This post is part of the Secret Messages Project, first published in January 2015. Every day for thirty days, I left my words in places where they might be found — or might never be found at all.
Yesterday, for the first time, I caught someone in the act of discovering one of my little offerings.
I never meant for this to happen — in fact, as a rule, I avoid the possibility. I’m careful to leave my messages when no one’s looking, and I never go back to search for them. The way I see it, once I give them away, they no longer belong to me, and this is how I want it. There’s pleasure in the not-knowing.
But yesterday, in a completely unplanned moment, I got to see a stranger experience my words from afar. And I have to tell you it moved me. It moved me so much that I wasn’t sure whether to laugh or cry. So I didn’t do either. I just watched, and then made a quiet exit.
But if I’m going to tell you that story, I think I have to begin at the beginning:
You should know that I’m a summer girl, through and through and through. You can’t tell it to look at me, with my pale skin and dark hair and long heavy black eyelashes. I look like I belong in cableknit sweaters and Pendleton skirts, burgundy and brown and copper, and I *do,* in fact, spend plenty of months living in those. Still: I wander through this half of the year desperate and hungry for green, for the sun on my bare shoulders, a film of salt on my lower lip. The constant white-noise of locusts and songbirds and children playing ball in the dusk. The wink of fireflies. All of it.
And every winter about this time, the cold gets into my bones and it doesn’t leave. I carry it around with me like grief — heavy. This is not — believe me — an overstatement.
This was what I was feeling, yesterday morning, when, returning from an early-morning errand, I was suddenly overcome with the intense desire to pull over on the side of Brandon Avenue and get out of the car.
Lakewood Park sparkled to my right: a perfect slice of green sloping toward the woods, and every last inch of it, every blade of grass and grain of earth, was coated in glittering frost.
I walked slowly across the field, toward the stream that cuts the park in two. The ground under my feet was so hard and nubbled with ice that it was difficult to get my footing, but I kept walking, past the volleyball pit — oh, God, that stab of remembered summer! — and toward the pond.
The pond… It’s my favorite thing about this place. Any time of the year it beckons, perfectly round and surrounded by benches.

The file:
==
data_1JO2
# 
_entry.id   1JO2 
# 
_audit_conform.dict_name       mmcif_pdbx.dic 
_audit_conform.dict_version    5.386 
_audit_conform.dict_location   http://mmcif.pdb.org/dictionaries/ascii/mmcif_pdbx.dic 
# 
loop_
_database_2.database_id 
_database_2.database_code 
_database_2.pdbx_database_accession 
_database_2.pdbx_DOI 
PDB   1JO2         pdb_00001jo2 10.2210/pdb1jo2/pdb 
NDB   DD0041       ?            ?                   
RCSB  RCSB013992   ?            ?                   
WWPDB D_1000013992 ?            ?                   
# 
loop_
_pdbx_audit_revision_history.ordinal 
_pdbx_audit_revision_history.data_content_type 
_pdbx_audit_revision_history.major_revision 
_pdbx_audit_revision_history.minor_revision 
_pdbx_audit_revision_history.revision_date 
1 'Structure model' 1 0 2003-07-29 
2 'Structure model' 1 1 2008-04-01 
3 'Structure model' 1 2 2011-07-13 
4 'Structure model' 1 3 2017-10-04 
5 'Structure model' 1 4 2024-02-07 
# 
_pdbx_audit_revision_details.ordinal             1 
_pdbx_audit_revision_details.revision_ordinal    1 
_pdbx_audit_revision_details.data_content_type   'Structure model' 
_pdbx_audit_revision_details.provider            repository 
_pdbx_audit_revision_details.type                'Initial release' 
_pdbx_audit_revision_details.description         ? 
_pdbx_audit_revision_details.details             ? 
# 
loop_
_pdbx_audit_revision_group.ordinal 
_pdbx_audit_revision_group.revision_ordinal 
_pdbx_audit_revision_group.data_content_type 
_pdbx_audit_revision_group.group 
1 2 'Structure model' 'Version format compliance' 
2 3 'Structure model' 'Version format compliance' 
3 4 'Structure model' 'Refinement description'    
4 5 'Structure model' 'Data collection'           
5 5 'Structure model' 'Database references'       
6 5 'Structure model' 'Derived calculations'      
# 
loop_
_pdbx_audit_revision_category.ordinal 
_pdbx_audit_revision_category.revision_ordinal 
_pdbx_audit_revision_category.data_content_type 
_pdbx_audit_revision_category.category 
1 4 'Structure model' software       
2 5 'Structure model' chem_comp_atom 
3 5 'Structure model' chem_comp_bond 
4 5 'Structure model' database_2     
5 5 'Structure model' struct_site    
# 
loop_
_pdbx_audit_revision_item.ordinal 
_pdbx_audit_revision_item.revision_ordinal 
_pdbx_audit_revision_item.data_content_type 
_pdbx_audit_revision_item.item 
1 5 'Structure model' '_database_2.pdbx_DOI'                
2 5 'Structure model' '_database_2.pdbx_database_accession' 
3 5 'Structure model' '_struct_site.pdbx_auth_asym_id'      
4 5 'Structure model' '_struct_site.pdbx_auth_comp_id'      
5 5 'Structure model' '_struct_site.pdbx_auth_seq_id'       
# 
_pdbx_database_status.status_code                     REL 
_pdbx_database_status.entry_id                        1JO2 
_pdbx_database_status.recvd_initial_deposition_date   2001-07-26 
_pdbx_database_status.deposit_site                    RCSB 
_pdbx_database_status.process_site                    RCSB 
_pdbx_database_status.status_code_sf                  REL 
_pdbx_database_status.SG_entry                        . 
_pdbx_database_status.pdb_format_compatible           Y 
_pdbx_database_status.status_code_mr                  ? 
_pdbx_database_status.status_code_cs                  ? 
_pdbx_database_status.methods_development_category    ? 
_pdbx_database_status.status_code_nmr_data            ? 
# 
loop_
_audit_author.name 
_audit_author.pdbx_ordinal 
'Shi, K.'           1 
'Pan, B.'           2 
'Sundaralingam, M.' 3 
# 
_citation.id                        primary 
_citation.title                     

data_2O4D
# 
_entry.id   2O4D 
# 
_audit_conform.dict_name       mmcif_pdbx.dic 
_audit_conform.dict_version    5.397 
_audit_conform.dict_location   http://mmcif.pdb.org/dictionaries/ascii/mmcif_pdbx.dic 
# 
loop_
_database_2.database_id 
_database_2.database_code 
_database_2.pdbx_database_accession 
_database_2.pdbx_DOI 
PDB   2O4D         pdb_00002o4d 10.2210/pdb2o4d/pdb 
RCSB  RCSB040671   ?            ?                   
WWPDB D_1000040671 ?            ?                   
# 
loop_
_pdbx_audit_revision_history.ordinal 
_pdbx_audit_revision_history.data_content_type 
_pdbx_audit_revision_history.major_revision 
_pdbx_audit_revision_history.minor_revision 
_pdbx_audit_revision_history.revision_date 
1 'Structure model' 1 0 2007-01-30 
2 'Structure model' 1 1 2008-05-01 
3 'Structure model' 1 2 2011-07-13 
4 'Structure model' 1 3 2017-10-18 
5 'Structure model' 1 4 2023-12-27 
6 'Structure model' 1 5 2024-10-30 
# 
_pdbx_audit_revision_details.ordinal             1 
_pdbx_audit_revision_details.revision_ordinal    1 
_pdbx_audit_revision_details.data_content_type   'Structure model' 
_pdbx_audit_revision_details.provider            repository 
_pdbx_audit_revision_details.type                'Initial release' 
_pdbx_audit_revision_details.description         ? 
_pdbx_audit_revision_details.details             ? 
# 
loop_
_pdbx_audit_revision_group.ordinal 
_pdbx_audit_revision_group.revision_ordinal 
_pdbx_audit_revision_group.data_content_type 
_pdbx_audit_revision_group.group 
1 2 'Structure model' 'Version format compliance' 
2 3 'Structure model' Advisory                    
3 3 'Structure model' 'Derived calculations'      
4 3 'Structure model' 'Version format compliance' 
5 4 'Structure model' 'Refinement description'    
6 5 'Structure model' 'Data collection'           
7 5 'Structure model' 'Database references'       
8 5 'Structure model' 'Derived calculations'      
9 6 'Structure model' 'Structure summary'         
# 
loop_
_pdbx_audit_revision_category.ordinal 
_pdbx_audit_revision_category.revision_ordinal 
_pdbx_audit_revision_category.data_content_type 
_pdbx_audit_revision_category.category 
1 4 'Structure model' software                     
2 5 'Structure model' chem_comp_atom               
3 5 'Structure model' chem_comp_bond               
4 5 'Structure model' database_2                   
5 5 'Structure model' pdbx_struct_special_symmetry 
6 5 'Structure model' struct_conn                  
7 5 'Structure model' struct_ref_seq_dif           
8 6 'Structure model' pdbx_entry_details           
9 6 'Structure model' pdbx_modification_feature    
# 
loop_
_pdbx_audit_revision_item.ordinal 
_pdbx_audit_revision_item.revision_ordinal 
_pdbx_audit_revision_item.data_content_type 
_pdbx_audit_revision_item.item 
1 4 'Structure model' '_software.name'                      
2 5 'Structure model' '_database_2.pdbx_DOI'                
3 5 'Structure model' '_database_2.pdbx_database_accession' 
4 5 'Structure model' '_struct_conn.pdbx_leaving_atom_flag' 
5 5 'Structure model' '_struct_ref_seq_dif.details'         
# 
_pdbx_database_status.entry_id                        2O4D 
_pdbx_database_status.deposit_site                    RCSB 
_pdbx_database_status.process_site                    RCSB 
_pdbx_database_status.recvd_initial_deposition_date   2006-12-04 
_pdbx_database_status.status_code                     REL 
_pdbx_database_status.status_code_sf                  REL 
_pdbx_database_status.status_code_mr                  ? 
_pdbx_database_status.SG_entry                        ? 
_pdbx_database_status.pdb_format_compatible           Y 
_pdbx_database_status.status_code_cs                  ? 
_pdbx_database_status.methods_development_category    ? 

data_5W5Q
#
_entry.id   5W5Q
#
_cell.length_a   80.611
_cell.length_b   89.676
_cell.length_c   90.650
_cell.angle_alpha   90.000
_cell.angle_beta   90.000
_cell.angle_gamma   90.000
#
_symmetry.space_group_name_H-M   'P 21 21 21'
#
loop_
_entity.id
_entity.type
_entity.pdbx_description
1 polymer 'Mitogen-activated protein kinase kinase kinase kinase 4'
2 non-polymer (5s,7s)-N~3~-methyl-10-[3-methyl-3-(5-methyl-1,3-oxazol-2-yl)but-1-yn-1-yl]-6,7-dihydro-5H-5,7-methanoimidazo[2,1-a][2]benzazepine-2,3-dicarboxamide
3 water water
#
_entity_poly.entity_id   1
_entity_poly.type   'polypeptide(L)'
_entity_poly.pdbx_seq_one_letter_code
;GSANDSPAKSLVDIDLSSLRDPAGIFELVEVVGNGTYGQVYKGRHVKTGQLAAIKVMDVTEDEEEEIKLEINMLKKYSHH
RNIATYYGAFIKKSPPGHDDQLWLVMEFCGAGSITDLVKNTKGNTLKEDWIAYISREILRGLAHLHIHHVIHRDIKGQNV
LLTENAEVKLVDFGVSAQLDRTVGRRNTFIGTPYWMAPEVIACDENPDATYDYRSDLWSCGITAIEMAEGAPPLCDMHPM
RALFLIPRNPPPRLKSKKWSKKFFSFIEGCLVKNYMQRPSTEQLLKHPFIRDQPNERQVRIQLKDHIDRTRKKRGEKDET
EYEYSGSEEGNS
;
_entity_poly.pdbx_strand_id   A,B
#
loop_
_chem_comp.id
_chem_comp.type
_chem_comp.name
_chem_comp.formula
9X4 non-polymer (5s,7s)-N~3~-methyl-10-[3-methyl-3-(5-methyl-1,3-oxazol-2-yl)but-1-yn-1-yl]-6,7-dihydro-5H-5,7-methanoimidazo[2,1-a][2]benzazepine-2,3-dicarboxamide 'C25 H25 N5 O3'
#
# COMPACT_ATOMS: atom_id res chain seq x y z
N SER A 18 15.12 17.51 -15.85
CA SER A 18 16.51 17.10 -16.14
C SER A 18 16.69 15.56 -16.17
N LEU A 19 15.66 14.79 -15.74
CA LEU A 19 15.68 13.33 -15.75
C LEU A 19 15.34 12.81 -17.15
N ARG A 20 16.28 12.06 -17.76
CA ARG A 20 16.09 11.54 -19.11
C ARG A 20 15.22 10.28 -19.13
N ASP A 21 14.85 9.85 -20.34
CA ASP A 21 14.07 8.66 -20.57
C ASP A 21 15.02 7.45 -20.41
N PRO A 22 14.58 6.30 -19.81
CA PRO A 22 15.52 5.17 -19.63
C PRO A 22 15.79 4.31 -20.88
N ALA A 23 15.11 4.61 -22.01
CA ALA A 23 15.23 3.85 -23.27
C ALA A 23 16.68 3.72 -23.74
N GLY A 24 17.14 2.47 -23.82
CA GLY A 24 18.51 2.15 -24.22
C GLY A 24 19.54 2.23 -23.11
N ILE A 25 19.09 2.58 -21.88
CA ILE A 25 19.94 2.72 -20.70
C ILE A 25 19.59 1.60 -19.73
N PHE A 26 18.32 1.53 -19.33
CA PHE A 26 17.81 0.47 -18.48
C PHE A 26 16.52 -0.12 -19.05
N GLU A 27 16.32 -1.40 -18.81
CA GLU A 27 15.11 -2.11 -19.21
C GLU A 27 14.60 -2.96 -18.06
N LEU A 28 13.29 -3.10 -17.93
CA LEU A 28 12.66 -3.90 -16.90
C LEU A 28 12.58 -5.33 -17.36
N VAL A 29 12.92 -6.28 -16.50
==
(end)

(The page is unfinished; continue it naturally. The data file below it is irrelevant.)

Today, however, it was filmed by a thin skin of pale ice so that it formed two concentric circles: the outer circle of the bank, and the inner circle where the ice ended and the open water began. The whole pond looked like a giant eye, staring up at the sunrise.
I stood quietly, watching the weak sun burn its way through the gray. I looked down at the bench beside me, which was frosted like a cake, beautifully white. And that’s when I decided that this was where I was going to leave the day’s message.
I had it already prepared: the words inked on the shiny green undersides of six acuba leaves, with their brilliant gold speckles. I stuck a hand in my pocket and ran a thumb over their leather skins.
Yes. This place. This.
I waited. In just the briefest span of time the frost suddenly went from ice to water, and the bench beside me instantly beaded over with liquid. I placed the leaves there, in just the right order. I played with them a little bit, getting the spacing right. I snapped picture after picture, trying with all my might to believe in the message I was leaving.
It was like a prophecy, and my own heart doubted it the whole way.
And then I left.
Crossed the field.
My boots by then were muddy, my toes cold. I stopped to take a breath, looked back, and that’s when I noticed her: a stranger, crossing the street to the park. I couldn’t see her face for the hood of her parka, but I could see that she was walking a beautiful white dog.
She walked straight across the field toward the pond. Crossed the bridge toward the bench without a moment’s hesitation, as if it was exactly where she intended to go.
A little moment of panic kicked through my chest — I didn’t want her to see me there, didn’t want her to know it was me. But of course, by then we were already a good fifty yards apart, and who was to say what she would think, what she would know, even if she saw me?
Still, I hurried back to my car and got in.
Sitting there, my breath fogging the windshield, I had the perfect vantage point to watch her for a moment. She stood there facing the bench of the longest time, just staring. The dog stood very still beside her. Her breath came out in clouds.
And then she bent low, her face pushed right up to the words.
After awhile, I realized what she was doing: she was snapping pictures, just like I’d done only a few minutes before.
I started the car.
I drove away.
I felt the laughter escape me in a single note that was almost a cry.
And for the first time, I believed my own message — really, really believed it, in every cold-benumbed corner of my soul:
And it will. I promise you that. ❤